The Chapel of St Mary Undercroft in the heart of the Palace of Westminster, home of the UK Parliament, was completed by King Edward I in 1297, further developed under Edward II, and finally completed by Edward III in around 1365. Built to imitate the splendour of the Sainte Chapelle in Paris, the undercroft chapel is a rare survivor of the lower storey of a two storey chapel, originally dedicated to St Stephen and was one of the few structures in the Palace of Westminster to survive the great fire of 1834, although much of its stonework was harmed.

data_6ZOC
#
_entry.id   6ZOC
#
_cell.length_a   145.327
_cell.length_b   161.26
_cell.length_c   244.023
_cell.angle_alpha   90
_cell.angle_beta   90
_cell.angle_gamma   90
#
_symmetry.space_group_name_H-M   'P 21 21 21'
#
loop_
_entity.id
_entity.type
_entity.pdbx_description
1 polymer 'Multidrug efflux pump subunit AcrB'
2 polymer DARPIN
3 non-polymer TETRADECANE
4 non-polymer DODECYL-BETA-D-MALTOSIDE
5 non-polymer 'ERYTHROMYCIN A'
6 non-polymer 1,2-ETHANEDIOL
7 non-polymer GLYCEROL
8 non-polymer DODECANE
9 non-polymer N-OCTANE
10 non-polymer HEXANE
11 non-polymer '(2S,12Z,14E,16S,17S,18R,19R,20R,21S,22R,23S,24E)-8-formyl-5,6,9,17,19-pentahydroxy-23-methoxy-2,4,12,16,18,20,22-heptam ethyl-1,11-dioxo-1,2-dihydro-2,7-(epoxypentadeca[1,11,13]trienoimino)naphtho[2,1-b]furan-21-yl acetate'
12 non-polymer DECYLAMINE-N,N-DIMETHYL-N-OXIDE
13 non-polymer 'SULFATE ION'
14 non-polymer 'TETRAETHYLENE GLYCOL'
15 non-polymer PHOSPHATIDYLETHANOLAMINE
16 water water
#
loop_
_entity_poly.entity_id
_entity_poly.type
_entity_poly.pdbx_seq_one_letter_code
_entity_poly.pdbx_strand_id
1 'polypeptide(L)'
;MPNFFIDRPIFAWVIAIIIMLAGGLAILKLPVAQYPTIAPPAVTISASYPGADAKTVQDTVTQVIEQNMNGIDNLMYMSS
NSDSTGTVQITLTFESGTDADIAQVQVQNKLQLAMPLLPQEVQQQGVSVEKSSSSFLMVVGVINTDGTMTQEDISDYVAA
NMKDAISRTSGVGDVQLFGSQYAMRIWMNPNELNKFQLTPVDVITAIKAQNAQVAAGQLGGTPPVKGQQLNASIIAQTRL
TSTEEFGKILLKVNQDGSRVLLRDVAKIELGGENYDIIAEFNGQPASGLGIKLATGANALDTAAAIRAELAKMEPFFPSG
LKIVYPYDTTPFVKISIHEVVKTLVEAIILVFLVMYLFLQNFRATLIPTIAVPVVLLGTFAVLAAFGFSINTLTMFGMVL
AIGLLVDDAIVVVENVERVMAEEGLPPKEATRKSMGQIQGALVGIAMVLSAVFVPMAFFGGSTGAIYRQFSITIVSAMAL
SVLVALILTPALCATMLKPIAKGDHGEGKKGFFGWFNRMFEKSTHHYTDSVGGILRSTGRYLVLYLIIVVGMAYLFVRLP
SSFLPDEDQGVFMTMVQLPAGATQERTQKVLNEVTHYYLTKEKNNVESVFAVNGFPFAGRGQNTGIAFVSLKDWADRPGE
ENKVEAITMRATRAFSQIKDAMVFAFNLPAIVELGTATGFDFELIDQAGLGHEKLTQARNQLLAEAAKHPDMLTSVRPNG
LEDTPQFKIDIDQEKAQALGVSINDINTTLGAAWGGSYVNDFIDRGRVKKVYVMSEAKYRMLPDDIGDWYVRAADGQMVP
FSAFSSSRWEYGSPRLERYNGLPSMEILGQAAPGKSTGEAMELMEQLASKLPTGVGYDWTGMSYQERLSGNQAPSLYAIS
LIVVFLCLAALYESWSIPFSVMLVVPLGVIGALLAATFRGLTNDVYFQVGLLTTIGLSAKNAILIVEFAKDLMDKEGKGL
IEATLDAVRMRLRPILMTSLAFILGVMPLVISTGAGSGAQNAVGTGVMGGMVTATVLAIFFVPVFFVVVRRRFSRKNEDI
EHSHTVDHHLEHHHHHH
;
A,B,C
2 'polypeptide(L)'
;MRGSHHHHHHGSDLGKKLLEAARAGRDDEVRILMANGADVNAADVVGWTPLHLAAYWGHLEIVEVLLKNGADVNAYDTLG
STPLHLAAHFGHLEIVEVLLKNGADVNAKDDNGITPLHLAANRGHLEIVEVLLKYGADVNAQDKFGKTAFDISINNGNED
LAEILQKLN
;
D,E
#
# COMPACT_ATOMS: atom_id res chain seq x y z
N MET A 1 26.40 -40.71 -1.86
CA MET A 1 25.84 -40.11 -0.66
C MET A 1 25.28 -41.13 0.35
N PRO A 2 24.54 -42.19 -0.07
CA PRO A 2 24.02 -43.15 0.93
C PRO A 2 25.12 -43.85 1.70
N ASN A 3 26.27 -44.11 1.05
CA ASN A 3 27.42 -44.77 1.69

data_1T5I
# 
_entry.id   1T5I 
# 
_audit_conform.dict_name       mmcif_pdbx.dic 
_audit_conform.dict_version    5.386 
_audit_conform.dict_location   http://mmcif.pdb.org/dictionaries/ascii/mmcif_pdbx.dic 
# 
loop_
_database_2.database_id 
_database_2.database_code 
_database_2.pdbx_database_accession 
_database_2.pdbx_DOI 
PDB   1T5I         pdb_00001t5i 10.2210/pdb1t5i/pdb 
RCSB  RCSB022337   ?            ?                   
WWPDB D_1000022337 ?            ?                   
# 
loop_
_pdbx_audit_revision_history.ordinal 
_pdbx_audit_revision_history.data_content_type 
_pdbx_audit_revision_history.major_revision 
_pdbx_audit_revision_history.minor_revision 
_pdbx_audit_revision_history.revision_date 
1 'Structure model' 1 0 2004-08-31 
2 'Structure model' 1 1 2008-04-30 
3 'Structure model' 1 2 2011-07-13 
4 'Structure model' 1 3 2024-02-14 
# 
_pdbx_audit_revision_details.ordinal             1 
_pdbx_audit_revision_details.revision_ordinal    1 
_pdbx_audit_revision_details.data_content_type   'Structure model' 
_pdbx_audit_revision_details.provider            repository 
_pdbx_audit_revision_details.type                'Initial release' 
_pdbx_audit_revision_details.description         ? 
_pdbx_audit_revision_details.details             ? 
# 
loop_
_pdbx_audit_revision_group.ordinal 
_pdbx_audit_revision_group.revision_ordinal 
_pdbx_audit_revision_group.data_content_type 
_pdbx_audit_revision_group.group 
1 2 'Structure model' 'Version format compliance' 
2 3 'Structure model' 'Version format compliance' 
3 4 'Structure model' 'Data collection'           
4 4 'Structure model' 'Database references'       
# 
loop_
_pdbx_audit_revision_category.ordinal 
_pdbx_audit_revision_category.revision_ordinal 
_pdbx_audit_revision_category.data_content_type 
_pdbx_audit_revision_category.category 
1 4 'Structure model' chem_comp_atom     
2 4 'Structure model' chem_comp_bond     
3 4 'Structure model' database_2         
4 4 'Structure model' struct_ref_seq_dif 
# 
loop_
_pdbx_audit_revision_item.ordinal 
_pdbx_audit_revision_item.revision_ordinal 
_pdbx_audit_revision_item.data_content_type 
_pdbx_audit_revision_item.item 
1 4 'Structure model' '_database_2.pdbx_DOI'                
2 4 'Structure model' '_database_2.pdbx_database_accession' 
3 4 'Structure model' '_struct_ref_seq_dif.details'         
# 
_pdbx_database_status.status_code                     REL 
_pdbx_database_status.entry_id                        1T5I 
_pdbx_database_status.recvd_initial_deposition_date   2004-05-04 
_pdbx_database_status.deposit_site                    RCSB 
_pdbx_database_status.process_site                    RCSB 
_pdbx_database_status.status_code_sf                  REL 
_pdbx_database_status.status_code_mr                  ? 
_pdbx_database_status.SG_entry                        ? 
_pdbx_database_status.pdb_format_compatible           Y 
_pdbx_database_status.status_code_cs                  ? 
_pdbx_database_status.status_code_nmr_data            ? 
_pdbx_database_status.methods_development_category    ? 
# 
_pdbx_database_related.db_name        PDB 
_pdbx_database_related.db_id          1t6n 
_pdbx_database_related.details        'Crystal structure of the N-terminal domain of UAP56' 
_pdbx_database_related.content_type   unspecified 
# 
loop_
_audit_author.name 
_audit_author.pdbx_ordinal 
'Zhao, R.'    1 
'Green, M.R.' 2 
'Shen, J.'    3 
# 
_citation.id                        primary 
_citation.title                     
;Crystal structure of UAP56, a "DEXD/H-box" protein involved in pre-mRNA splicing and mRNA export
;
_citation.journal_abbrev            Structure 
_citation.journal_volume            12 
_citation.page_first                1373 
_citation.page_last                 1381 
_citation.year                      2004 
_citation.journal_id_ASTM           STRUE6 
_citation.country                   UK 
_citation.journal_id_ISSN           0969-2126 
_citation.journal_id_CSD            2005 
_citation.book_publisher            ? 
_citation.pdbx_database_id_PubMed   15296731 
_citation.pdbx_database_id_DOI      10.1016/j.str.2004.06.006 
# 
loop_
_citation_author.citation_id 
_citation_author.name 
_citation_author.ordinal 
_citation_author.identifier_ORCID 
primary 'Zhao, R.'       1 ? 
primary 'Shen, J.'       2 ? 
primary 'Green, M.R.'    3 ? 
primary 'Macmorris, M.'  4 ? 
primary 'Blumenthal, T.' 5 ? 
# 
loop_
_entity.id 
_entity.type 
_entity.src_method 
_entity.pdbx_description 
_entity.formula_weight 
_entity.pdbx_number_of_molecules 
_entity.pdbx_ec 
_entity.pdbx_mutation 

The chapel was heavily restored between 1860 and 1870 and contains five vaulted bays and clustered columns of polished Purbeck marble. It is a Royal Peculiar, which means it does not come under the jurisdiction of a bishop but is under the monarch's control. The monarch exercises this via the Lord Great Chamberlain.
The baptismal front was designed by Edward M Barry during the refurbishment in the 1860s. Its bowl is made of alabaster and the cover is surmounted by a brass statue of St John the Baptist, who is also depicted on the Baptistry’s wall paintings.